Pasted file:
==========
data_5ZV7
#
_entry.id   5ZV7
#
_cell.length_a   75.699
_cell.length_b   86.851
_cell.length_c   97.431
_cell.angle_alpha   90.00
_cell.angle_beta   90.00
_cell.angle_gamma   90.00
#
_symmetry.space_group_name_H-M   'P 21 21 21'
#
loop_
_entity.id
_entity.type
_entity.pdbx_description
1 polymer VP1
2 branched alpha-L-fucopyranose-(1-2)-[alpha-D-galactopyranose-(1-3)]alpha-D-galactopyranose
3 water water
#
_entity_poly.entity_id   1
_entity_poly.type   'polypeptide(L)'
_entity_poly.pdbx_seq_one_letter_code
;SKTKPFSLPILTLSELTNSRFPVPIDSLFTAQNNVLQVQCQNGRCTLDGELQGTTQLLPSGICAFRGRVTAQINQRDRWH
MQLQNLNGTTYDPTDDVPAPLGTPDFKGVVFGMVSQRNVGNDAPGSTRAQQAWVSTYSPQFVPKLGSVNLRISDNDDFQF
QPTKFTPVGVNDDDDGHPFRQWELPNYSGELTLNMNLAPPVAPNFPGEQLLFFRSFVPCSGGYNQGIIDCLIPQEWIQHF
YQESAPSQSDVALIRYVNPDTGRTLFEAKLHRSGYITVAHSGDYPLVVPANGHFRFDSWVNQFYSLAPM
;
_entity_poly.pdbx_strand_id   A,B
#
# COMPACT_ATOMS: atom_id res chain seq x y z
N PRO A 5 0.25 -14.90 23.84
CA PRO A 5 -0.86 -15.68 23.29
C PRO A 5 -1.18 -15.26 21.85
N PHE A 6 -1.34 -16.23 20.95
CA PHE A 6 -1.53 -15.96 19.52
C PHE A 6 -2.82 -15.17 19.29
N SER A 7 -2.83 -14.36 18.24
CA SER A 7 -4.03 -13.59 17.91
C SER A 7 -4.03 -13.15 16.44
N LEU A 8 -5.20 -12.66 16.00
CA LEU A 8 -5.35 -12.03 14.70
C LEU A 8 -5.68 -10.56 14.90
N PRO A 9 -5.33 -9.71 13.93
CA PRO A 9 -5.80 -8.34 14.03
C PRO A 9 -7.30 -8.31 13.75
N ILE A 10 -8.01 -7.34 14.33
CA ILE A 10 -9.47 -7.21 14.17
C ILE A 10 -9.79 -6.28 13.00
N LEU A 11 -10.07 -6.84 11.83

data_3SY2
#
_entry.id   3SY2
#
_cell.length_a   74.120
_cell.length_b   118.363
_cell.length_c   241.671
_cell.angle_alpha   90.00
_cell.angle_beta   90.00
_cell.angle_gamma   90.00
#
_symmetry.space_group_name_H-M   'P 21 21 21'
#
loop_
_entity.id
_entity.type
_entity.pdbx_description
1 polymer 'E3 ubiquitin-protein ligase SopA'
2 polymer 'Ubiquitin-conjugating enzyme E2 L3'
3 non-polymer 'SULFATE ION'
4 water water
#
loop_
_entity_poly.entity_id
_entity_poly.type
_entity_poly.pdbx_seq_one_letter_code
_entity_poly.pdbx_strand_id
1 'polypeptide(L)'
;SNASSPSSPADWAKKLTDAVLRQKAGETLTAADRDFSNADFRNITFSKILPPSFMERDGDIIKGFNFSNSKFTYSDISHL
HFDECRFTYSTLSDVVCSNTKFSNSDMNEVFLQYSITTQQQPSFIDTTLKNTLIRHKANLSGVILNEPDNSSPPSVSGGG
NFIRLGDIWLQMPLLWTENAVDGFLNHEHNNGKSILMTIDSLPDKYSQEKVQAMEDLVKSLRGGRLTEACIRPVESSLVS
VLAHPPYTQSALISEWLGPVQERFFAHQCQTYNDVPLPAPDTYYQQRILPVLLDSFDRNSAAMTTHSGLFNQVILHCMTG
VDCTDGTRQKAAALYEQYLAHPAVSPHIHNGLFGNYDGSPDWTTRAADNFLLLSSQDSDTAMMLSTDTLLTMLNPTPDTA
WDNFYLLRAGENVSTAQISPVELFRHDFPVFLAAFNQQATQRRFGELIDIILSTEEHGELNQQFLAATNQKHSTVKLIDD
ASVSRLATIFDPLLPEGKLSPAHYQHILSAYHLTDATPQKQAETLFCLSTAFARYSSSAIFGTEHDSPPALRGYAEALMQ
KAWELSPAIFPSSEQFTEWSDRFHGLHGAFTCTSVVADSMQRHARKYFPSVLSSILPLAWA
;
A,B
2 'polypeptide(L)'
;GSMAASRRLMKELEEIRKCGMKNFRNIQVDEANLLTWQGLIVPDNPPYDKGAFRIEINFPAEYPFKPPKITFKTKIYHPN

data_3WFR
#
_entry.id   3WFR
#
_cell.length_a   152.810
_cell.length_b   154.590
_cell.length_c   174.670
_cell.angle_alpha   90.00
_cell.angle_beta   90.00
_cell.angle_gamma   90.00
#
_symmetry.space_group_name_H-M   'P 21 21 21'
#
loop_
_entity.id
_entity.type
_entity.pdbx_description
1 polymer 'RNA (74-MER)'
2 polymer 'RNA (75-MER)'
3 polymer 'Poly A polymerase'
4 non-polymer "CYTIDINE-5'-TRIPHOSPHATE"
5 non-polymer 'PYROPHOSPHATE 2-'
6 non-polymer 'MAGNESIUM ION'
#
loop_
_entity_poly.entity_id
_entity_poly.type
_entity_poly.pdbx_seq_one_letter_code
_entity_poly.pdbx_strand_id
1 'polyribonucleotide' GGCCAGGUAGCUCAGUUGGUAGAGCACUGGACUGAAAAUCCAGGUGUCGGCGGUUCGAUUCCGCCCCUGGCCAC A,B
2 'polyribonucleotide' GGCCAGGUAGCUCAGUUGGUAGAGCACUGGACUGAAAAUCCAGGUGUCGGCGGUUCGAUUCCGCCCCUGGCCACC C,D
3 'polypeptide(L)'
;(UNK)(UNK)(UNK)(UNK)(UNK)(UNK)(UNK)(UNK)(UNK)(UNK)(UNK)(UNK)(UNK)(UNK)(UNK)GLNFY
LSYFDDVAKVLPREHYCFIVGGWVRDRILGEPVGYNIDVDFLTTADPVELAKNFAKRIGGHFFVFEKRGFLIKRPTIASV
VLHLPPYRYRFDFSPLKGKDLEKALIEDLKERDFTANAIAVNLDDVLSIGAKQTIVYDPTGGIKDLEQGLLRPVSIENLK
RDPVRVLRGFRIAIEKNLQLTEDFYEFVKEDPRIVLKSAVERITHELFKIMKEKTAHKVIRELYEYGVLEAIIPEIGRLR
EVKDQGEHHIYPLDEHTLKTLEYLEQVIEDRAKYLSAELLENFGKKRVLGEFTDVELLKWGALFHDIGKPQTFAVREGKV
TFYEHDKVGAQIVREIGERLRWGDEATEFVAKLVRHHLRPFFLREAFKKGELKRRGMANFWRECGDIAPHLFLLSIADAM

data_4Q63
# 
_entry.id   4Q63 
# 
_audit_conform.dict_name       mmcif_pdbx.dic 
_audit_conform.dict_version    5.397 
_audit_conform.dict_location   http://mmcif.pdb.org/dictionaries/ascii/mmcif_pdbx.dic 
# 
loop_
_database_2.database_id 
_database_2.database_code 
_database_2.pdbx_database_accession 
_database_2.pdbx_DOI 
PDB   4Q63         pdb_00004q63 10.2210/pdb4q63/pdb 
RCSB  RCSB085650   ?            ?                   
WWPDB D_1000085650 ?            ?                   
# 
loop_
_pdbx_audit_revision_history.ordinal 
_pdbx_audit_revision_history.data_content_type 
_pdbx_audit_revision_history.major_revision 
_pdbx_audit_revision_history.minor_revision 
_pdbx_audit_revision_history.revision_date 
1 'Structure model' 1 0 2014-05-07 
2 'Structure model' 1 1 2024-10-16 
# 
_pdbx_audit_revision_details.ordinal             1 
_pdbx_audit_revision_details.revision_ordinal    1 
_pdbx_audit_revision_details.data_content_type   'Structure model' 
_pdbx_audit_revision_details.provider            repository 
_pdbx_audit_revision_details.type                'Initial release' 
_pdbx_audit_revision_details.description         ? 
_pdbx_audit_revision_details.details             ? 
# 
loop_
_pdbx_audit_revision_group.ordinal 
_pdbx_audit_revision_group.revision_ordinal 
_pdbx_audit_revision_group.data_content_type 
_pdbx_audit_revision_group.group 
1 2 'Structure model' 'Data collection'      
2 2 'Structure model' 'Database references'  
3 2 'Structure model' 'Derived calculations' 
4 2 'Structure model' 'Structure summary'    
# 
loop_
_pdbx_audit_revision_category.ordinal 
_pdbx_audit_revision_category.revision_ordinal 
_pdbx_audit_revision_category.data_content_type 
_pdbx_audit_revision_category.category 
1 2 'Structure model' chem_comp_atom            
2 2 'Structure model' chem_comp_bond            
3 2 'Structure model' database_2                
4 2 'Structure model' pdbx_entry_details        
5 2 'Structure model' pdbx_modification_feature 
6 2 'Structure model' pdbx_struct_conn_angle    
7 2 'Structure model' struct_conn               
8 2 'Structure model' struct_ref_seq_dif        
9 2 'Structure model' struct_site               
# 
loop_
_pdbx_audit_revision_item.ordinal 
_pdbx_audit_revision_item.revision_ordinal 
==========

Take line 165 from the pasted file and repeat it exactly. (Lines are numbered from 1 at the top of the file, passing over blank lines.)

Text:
_pdbx_audit_revision_group.ordinal 